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J Am Soc Nephrol. 2009 Jun;20(6):1404-15. doi: 10.1681/ASN.2008080819. Epub 2009 May 21.

ABCB1 genotypes predict cyclosporine-related adverse events and kidney allograft outcome.

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  • 1Department of Medicine and Transplantation, Ospedali Riuniti-Mario Negri Institute for Pharmacological Research, Bergamo, Italy.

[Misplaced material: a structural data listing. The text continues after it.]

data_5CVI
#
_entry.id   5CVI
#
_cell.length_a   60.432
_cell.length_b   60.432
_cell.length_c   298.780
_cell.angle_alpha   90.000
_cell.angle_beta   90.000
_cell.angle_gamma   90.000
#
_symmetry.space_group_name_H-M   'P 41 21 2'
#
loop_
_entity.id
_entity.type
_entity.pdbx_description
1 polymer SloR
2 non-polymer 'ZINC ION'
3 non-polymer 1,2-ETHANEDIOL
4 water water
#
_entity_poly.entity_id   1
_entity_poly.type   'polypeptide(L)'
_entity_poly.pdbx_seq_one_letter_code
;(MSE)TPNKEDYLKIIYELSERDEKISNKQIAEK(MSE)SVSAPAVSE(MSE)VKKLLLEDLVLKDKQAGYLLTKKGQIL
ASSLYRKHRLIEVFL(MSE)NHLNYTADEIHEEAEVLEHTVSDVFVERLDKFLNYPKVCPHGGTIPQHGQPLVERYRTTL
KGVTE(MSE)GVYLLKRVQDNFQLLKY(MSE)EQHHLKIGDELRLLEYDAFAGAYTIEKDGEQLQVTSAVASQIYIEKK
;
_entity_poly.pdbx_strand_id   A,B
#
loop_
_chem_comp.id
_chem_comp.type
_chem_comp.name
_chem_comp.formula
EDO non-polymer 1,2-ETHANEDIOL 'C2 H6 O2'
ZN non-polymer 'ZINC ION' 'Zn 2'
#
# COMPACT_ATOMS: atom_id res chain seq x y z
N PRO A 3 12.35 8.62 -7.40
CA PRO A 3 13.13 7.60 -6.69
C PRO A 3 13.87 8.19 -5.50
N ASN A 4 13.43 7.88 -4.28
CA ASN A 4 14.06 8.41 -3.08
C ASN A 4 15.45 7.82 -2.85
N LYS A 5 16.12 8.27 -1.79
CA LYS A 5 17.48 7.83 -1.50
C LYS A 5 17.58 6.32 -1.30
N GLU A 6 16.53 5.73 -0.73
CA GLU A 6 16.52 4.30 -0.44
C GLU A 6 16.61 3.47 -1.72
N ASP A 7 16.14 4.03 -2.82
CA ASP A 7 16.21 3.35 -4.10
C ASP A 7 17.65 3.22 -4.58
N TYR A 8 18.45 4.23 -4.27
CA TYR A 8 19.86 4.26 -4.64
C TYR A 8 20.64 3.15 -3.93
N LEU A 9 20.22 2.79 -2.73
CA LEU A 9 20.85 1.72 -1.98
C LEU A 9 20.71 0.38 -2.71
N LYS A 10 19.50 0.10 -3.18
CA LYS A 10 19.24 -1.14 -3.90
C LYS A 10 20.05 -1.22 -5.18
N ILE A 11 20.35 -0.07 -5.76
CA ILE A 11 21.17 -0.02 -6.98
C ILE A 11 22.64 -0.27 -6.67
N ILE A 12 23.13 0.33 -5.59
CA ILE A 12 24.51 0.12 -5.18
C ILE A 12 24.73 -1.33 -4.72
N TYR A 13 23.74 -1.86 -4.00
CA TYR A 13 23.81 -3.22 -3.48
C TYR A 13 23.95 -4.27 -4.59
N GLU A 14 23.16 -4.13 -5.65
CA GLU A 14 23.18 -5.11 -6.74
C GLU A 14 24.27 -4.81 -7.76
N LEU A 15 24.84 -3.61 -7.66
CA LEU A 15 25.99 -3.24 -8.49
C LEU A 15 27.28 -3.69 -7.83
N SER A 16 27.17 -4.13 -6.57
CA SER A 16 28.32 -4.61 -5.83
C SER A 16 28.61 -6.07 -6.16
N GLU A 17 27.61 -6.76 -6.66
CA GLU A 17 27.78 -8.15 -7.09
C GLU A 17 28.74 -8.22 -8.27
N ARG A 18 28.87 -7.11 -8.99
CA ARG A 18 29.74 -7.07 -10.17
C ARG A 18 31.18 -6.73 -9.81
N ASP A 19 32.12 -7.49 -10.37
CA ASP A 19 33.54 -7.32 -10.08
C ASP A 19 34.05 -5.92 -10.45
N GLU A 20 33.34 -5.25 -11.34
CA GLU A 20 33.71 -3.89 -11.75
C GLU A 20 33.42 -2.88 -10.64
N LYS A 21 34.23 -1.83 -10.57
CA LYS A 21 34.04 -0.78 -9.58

Cyclosporine A (CsA) is a substrate of P-glycoprotein, an efflux transporter encoded by the ABCB1 gene. Compared with carriers of the wild-type gene, carriers of T allelic variants in exons 21 or 26 have reduced P-glycoprotein activity and, secondarily, increased intracellular concentration of CsA; therefore, carriers of T variants might be at increased risk for CsA-related adverse events. We evaluated the associations between ABCB1 genotypes (in exons 12, 21, and 26) and CsA-related outcomes in 147 renal transplant recipients who were receiving CsA-based immunosuppression and were included in the Mycophenolate Steroids Sparing study. During a median of 65.5 mo follow-up, carriers of T allelic variants in exons 21 or 26 had a three-fold risk for delayed graft function (DGF), a trend to slower recovery of renal function and lower GFR at study end, and significantly higher incidences of new-onset diabetes and cytomegalovirus reactivation compared with carriers of the wild-type genotype. T variants in both exons 21 and 26 were independently associated with 3.8- and 3.5-fold higher risk for DGF, respectively (P = 0.022 and P = 0.034). The incidence of acute rejection and the mean CsA dose and blood levels were comparable in genotype groups. In conclusion, renal transplant recipients with T allelic variants in ABCB1 exons 21 or 26 are at increased risk for CsA-related adverse events. Genetic evaluation may help to identify patients at risk and to modulate CsA therapy to optimize graft and patient outcomes.

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